Getting pregnant at 50 is rare, but conceivable: experts

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Getting pregnant at 50 is unlikely — but not inconceivable.

More women between the ages of 50 and 54 are giving birth today than ever before, largely thanks to in vitro fertilization, or IVF, according to the Centers for Disease Control and Prevention.

So Janet Jackson, who turns 50 next month, is in good company if she is indeed pregnant.

Some 677 children — an average of 13 a week — were born to moms ages 50 and older in 2013, reports the CDC. But most of those pregnancies were the result of IVF, where an egg and a sperm are combined in a lab before the fertilized embryo is transferred to the uterus.

It’s unclear whether Jackson’s family planning means she is pregnant, either naturally or through IVF, or if she’s using a surrogate mother or adopting.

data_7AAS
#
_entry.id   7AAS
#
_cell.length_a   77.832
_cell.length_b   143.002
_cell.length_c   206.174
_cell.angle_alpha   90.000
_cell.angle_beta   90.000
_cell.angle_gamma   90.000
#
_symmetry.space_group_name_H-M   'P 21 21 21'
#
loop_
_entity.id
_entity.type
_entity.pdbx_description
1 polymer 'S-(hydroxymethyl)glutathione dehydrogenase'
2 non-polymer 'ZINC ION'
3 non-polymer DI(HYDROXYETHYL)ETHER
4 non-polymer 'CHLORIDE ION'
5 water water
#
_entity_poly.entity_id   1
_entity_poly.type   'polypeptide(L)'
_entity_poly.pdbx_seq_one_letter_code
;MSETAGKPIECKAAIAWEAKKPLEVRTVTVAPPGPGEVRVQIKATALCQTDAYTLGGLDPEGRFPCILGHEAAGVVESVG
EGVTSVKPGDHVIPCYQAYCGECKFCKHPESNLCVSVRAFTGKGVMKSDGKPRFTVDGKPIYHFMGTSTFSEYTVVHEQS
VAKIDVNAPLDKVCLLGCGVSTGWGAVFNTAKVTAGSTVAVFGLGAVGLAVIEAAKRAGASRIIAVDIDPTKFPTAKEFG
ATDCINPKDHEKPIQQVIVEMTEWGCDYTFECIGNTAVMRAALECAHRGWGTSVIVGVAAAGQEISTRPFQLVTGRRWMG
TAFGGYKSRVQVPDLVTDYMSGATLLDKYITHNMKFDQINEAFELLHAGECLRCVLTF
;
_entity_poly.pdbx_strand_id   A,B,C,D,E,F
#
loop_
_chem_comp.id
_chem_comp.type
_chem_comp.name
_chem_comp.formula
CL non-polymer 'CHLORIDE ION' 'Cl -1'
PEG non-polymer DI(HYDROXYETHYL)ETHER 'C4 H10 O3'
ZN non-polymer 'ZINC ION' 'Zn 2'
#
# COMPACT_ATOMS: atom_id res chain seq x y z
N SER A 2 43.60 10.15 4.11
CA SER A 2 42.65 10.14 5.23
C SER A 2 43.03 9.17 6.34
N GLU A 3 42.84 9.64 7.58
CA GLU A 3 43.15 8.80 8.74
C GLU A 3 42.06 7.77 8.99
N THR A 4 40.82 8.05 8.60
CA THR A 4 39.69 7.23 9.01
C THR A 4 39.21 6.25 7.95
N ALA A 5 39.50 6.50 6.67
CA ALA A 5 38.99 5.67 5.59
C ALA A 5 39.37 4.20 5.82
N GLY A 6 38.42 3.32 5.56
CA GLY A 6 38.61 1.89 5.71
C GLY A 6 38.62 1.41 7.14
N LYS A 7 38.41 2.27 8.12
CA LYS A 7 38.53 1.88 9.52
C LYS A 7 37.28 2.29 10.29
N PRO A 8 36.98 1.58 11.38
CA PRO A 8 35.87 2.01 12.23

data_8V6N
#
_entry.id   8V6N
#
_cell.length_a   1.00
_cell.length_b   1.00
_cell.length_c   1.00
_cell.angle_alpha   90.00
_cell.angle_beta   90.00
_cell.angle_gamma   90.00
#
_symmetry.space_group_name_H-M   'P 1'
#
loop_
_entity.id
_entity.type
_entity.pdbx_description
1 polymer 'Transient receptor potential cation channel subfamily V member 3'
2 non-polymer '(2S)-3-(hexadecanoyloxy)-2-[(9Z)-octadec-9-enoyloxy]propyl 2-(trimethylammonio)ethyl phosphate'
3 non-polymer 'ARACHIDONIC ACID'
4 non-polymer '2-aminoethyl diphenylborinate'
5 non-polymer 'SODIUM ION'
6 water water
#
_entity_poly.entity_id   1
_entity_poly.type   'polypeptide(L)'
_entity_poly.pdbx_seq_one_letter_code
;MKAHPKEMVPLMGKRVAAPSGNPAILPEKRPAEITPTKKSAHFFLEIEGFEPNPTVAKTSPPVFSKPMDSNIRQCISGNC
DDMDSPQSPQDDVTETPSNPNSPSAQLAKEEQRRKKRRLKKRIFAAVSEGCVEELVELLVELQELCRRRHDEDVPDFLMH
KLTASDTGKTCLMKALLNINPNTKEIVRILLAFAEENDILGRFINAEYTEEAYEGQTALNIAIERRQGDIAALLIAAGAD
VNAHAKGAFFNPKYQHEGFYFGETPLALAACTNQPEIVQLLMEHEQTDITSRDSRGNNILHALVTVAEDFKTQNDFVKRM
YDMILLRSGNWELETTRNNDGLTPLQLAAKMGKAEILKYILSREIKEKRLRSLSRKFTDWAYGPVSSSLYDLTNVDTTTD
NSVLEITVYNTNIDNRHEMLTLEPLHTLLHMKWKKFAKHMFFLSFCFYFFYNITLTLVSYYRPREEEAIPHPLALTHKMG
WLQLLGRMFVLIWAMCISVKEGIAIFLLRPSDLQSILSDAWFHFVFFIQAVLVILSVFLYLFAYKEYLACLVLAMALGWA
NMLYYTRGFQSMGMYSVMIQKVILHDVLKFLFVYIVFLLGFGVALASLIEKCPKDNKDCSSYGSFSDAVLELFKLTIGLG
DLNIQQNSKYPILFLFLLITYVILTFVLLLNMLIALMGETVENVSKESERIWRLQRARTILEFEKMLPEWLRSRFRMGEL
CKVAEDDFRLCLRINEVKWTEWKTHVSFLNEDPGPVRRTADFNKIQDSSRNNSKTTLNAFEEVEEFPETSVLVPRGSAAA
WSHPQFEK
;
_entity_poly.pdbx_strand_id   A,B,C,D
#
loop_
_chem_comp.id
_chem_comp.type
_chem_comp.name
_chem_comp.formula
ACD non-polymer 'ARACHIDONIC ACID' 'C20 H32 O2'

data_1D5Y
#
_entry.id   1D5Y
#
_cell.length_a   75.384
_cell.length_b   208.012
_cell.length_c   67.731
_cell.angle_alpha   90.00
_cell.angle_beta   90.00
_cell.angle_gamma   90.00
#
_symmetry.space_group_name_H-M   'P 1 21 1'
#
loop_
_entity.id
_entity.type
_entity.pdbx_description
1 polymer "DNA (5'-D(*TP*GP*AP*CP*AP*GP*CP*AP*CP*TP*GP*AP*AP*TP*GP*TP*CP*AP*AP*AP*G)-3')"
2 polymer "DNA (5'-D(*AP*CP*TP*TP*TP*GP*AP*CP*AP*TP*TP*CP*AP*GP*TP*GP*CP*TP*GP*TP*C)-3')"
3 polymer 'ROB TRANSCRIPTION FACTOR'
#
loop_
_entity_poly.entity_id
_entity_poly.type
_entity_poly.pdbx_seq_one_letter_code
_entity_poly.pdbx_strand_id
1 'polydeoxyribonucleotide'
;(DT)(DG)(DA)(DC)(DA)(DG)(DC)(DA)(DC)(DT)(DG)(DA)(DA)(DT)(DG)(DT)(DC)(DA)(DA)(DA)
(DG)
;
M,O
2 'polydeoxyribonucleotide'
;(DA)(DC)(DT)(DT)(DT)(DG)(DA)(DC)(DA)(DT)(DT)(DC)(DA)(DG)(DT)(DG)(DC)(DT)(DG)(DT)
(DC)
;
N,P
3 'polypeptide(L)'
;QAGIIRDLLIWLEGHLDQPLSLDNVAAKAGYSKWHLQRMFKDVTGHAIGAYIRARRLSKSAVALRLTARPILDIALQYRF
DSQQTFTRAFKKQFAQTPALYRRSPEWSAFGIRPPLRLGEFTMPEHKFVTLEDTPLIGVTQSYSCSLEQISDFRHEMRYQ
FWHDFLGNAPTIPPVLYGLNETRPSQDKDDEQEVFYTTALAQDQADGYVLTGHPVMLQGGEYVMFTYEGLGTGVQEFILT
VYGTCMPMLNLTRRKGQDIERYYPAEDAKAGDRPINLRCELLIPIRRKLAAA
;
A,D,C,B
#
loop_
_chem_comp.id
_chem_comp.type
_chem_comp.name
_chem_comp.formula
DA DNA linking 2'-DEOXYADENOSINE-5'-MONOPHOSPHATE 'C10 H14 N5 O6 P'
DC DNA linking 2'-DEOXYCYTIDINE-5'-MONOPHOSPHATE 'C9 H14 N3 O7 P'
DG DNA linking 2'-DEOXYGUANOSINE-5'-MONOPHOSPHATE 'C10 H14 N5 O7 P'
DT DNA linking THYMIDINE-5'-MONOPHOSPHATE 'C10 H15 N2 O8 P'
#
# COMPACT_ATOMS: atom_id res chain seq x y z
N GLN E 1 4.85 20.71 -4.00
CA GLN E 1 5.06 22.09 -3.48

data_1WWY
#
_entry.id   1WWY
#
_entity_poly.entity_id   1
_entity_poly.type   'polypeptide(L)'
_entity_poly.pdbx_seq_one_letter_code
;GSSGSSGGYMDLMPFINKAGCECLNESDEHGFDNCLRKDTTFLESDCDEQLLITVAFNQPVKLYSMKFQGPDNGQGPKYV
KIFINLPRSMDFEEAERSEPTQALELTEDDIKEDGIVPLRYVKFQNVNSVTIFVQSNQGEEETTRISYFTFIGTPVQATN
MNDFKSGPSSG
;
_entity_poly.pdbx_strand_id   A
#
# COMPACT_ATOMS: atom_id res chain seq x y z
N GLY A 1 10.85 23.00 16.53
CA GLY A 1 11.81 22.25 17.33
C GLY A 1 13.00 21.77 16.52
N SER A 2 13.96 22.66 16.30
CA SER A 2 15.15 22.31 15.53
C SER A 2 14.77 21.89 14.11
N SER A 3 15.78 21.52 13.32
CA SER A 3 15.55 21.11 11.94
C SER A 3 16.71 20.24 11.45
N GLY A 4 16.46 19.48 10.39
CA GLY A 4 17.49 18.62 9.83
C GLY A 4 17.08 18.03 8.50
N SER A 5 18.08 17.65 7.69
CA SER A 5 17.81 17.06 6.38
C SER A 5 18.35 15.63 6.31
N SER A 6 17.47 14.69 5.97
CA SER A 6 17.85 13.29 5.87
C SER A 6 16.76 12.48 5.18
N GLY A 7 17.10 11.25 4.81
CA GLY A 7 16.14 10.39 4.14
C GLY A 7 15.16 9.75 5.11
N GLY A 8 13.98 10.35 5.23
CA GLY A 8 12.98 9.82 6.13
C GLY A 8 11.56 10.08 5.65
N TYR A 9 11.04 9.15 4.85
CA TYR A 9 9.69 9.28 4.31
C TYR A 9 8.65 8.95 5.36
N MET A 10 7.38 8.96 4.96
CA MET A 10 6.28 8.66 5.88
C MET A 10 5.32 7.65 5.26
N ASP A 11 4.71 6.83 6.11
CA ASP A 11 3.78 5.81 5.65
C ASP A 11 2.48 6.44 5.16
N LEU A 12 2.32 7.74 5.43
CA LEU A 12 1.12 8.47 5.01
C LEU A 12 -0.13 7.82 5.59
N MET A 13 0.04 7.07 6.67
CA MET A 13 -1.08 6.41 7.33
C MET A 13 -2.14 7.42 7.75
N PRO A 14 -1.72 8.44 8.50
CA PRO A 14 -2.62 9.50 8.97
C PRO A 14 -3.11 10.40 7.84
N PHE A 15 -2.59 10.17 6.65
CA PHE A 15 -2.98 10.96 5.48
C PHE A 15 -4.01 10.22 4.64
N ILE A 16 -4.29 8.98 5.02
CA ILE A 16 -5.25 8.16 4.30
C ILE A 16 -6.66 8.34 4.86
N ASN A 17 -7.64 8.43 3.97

But fertility experts say that if the “Unbreakable” singer is delaying her world tour because she’s carrying her first bundle of joy, then she likely conceived through IVF using younger donor eggs.

“It’s definitely possible to have a live first baby (at 50) but the odds are like winning the lottery,” said Dr. John Zhang, the medical director of New Hope Fertility Center in Columbus Circle.

That’s because after age 45, a woman’s likelihood of getting pregnant naturally is less than 4%, and that number plummets to 1% once she hits 50, he said.

 

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